Scammers who hijack children’s credit steal more than a billion dollars from families yearly.
When scammers steal kids’ personal information, they can destroy their credit history before they can even get it started.
While you might believe identity theft is only for adults, think again.
According to a study, one out of every 50 kids in the U.S. are a victim of identity theft.
“It’s a problem that’s existed for a while, but it’s a growing problem,” says Kevin Brasler with the nonprofit Puget Sound Consumers’ Checkbook.
Brasler says kids’ information can be stolen from data breaches or even their own family members.
“They’re using that information and the kids’ names and a fake date of birth and address to set up credit histories. The credit bureaus don’t have credit files on these kids yet. They know it’s a legitimate social security number; they don’t know that rest of the information is false,” Brasler says.
That information is given to the credit bureaus, and the thief begins their work.
“The criminals are not sending you their statements necessarily. You don’t know about the fraud until maybe many years have passed, until your kid wants to establish credit,” Brasler says.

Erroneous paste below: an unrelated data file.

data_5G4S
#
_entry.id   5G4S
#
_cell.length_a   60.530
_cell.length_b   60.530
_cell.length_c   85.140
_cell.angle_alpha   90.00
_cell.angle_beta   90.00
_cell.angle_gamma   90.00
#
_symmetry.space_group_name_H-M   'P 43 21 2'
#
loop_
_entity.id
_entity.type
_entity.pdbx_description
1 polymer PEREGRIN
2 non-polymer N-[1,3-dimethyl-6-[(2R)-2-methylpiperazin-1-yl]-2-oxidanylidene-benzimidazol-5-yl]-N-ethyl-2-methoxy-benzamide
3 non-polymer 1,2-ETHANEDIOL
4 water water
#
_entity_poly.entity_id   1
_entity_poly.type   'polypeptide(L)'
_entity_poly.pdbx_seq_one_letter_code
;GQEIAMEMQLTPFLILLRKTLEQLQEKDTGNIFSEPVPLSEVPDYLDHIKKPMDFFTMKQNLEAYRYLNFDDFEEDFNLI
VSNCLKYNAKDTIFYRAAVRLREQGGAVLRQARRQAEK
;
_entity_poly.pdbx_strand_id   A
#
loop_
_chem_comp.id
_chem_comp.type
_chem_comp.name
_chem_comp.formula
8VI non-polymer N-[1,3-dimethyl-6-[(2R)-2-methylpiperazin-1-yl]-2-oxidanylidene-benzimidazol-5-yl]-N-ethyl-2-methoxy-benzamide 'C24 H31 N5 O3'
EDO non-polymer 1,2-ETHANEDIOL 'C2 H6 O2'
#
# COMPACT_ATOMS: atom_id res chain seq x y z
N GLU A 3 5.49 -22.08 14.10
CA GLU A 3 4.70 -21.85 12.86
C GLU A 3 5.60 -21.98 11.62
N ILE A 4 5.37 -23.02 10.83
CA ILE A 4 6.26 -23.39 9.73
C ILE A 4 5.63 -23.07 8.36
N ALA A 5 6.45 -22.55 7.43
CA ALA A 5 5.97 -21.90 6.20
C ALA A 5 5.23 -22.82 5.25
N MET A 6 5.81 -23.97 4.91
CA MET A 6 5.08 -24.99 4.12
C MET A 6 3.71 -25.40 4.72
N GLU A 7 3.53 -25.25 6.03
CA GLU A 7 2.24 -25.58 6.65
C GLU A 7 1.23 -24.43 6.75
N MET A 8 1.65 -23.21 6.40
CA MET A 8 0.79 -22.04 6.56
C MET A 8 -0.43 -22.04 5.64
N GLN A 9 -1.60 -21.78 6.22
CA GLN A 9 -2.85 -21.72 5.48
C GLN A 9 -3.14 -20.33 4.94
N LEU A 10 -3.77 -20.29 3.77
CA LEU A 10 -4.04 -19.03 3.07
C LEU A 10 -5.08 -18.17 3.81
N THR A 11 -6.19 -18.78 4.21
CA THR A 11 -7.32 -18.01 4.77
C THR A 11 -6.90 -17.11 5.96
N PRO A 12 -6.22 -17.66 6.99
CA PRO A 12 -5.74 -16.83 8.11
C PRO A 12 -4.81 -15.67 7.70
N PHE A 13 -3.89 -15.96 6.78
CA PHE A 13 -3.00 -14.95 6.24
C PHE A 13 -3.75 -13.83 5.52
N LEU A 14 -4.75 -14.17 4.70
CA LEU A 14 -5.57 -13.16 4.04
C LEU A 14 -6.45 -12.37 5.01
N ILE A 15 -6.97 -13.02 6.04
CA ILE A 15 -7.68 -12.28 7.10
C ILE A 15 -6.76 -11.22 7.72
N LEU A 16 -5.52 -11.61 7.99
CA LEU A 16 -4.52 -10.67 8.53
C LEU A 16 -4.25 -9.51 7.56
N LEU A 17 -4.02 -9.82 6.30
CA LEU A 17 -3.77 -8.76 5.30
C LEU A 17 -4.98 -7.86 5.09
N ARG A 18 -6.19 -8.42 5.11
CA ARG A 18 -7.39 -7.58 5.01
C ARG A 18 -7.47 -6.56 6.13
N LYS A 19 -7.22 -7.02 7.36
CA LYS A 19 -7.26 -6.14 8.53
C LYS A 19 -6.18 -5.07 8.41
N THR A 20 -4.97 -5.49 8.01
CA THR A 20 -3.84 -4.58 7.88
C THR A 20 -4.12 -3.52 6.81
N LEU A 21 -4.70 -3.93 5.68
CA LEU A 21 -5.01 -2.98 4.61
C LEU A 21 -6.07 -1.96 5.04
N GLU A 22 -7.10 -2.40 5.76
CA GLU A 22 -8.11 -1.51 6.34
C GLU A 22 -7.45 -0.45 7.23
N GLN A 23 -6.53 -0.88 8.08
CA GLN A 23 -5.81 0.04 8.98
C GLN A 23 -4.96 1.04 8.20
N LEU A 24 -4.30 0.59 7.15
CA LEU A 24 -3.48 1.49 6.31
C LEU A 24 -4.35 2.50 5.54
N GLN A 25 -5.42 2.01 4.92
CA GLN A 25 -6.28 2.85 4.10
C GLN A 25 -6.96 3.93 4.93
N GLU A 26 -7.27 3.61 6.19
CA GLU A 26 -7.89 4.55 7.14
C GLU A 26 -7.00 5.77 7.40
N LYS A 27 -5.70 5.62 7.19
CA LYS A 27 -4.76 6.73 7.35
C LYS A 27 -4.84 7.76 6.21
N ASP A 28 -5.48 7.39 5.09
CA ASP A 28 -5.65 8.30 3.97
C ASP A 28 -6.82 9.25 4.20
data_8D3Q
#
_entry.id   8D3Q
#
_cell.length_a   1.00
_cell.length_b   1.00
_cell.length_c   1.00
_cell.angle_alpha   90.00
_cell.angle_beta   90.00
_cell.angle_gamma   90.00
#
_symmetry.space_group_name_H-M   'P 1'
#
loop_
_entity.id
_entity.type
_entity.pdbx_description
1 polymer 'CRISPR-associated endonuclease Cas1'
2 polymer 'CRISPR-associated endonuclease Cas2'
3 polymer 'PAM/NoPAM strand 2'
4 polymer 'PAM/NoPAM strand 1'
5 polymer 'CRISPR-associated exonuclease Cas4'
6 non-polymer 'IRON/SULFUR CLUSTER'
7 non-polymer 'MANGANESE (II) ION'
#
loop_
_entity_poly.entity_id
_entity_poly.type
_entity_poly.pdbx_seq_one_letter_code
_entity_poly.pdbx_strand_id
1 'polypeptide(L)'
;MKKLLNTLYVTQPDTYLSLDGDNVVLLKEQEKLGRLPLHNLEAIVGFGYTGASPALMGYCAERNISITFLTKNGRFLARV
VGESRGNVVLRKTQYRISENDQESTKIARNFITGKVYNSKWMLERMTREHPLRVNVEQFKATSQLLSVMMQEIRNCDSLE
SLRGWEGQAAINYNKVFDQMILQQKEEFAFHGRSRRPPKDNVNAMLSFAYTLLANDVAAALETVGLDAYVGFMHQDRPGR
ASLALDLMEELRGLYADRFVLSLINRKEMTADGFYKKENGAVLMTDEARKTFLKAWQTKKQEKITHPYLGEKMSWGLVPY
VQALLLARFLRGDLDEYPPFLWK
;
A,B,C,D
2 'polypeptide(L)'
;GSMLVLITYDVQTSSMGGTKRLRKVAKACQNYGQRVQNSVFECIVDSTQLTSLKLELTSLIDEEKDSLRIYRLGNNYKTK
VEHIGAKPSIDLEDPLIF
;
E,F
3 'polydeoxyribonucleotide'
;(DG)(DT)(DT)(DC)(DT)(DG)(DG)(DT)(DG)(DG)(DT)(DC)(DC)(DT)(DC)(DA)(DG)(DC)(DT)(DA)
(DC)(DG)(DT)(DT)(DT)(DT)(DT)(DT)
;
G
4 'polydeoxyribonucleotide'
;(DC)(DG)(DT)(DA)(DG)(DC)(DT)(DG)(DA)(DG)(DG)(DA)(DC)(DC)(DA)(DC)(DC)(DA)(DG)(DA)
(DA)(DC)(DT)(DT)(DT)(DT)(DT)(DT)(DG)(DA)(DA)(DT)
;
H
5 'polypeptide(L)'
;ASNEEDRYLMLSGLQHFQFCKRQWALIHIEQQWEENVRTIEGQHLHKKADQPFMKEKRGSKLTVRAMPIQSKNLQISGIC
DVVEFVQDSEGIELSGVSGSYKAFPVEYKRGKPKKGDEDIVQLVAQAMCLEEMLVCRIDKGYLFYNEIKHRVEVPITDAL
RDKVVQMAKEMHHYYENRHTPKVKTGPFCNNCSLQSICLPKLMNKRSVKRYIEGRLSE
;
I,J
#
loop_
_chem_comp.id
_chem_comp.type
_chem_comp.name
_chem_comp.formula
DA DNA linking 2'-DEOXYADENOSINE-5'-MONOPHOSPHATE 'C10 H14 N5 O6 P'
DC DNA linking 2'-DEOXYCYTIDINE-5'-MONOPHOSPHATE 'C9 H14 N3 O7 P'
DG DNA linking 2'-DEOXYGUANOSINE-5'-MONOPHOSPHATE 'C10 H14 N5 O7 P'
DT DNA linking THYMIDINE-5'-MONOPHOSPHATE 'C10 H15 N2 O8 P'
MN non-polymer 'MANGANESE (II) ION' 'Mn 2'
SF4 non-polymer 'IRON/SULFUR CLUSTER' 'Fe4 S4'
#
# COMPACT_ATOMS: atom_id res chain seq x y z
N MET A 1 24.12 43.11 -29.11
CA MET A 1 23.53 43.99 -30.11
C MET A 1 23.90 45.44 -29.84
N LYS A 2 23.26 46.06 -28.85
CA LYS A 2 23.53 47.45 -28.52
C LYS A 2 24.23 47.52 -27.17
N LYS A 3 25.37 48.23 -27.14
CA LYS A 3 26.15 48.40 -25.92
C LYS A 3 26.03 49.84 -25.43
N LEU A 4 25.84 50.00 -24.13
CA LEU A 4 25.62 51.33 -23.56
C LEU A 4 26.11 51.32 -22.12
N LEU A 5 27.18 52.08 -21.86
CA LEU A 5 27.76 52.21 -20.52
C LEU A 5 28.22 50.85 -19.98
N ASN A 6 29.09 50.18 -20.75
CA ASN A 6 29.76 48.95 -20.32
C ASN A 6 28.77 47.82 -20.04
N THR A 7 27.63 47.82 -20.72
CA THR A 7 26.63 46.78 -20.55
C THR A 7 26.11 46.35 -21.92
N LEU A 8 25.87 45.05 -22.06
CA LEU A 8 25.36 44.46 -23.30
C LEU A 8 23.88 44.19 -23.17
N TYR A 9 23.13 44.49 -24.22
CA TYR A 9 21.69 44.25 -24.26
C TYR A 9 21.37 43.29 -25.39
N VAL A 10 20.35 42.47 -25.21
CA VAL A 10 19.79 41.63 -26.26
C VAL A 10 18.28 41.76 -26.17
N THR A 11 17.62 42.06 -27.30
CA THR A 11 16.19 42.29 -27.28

The story authored for the nonprofit by Her Weisbaum points to a report by Javelin Strategy & Research that says the average U.S. family loses more than $1,000 when a child is hit with identity fraud.
“The problem is it takes a lot of time and it can be a big hassle to clean up our credit files. ... The credit bureaus have lots and lots of errors in their files for adults and for these kids who’ve been victims of identity theft. It can sometimes take a lot of time to get that cleared up,” says Brasler.
“Are children’s social security numbers ... gold to scammers? Absolutely,” says Christopher Budd, a senior manager for the computer security company Sophos. “But people haven’t started thinking that ‘when I get a social security number, I need to worry about identity theft’ — that created this window. It could be anywhere from 10 to 15 to 20 years where you have a social security number, and no one is checking it.”
Budd says to check your child’s credit along with yours and freeze their file straightaway.
Finally, be very careful with that vital social security number.
“A lot of people ask for it because they think they need it. It will save them time, but they are not actually entitled to have it. So push back. Feel free to say no,” says Budd.
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